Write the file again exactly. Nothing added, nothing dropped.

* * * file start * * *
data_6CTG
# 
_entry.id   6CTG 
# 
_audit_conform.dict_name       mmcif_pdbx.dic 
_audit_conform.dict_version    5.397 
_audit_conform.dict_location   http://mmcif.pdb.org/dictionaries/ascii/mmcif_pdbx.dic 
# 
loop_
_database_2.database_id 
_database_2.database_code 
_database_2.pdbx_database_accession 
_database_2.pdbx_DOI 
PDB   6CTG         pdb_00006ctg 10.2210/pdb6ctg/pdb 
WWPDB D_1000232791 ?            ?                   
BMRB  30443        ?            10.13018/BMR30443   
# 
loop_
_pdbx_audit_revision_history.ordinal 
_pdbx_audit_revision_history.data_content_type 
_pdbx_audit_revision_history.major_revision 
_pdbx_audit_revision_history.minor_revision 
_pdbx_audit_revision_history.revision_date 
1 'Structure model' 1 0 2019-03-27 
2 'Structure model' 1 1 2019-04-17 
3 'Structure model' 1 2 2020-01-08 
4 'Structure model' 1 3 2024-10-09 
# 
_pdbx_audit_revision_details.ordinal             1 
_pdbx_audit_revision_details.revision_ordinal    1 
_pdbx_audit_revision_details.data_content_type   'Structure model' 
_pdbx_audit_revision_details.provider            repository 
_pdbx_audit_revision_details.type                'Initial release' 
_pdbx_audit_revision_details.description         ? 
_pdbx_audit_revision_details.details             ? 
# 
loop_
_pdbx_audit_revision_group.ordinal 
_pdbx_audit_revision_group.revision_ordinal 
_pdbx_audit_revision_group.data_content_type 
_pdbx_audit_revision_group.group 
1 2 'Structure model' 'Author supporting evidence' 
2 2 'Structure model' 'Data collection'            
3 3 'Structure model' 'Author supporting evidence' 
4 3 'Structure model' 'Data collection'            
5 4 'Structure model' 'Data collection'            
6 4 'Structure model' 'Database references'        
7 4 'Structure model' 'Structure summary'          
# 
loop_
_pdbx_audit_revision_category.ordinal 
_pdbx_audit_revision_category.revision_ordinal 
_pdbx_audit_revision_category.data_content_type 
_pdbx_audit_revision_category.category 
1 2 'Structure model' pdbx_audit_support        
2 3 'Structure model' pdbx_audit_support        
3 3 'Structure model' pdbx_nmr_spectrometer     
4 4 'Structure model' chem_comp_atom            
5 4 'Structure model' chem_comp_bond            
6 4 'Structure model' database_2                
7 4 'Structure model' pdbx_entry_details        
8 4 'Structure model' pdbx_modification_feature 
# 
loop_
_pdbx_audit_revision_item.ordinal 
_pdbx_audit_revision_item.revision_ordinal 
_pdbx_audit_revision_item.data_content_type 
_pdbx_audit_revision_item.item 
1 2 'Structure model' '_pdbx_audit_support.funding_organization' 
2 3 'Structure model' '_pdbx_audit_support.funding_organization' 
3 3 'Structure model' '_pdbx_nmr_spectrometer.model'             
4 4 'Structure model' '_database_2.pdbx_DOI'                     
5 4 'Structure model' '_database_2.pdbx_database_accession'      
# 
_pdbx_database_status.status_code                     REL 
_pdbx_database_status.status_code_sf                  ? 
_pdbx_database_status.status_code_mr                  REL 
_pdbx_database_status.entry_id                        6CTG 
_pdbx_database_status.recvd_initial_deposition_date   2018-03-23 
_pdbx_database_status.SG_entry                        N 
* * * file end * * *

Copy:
data_6CTG
# 
_entry.id   6CTG 
# 
_audit_conform.dict_name       mmcif_pdbx.dic 
_audit_conform.dict_version    5.397 
_audit_conform.dict_location   http://mmcif.pdb.org/dictionaries/ascii/mmcif_pdbx.dic 
# 
loop_
_database_2.database_id 
_database_2.database_code 
_database_2.pdbx_database_accession 
_database_2.pdbx_DOI 
PDB   6CTG         pdb_00006ctg 10.2210/pdb6ctg/pdb 
WWPDB D_1000232791 ?            ?                   
BMRB  30443        ?            10.13018/BMR30443   
# 
loop_
_pdbx_audit_revision_history.ordinal 
_pdbx_audit_revision_history.data_content_type 
_pdbx_audit_revision_history.major_revision 
_pdbx_audit_revision_history.minor_revision 
_pdbx_audit_revision_history.revision_date 
1 'Structure model' 1 0 2019-03-27 
2 'Structure model' 1 1 2019-04-17 
3 'Structure model' 1 2 2020-01-08 
4 'Structure model' 1 3 2024-10-09 
# 
_pdbx_audit_revision_details.ordinal             1 
_pdbx_audit_revision_details.revision_ordinal    1 
_pdbx_audit_revision_details.data_content_type   'Structure model' 
_pdbx_audit_revision_details.provider            repository 
_pdbx_audit_revision_details.type                'Initial release' 
_pdbx_audit_revision_details.description         ? 
_pdbx_audit_revision_details.details             ? 
# 
loop_
_pdbx_audit_revision_group.ordinal 
_pdbx_audit_revision_group.revision_ordinal 
_pdbx_audit_revision_group.data_content_type 
_pdbx_audit_revision_group.group 
1 2 'Structure model' 'Author supporting evidence' 
2 2 'Structure model' 'Data collection'            
3 3 'Structure model' 'Author supporting evidence' 
4 3 'Structure model' 'Data collection'            
5 4 'Structure model' 'Data collection'            
6 4 'Structure model' 'Database references'        
7 4 'Structure model' 'Structure summary'          
# 
loop_
_pdbx_audit_revision_category.ordinal 
_pdbx_audit_revision_category.revision_ordinal 
_pdbx_audit_revision_category.data_content_type 
_pdbx_audit_revision_category.category 
1 2 'Structure model' pdbx_audit_support        
2 3 'Structure model' pdbx_audit_support        
3 3 'Structure model' pdbx_nmr_spectrometer     
4 4 'Structure model' chem_comp_atom            
5 4 'Structure model' chem_comp_bond            
6 4 'Structure model' database_2                
7 4 'Structure model' pdbx_entry_details        
8 4 'Structure model' pdbx_modification_feature 
# 
loop_
_pdbx_audit_revision_item.ordinal 
_pdbx_audit_revision_item.revision_ordinal 
_pdbx_audit_revision_item.data_content_type 
_pdbx_audit_revision_item.item 
1 2 'Structure model' '_pdbx_audit_support.funding_organization' 
2 3 'Structure model' '_pdbx_audit_support.funding_organization' 
3 3 'Structure model' '_pdbx_nmr_spectrometer.model'             
4 4 'Structure model' '_database_2.pdbx_DOI'                     
5 4 'Structure model' '_database_2.pdbx_database_accession'      
# 
_pdbx_database_status.status_code                     REL 
_pdbx_database_status.status_code_sf                  ? 
_pdbx_database_status.status_code_mr                  REL 
_pdbx_database_status.entry_id                        6CTG 
_pdbx_database_status.recvd_initial_deposition_date   2018-03-23 
_pdbx_database_status.SG_entry                        N 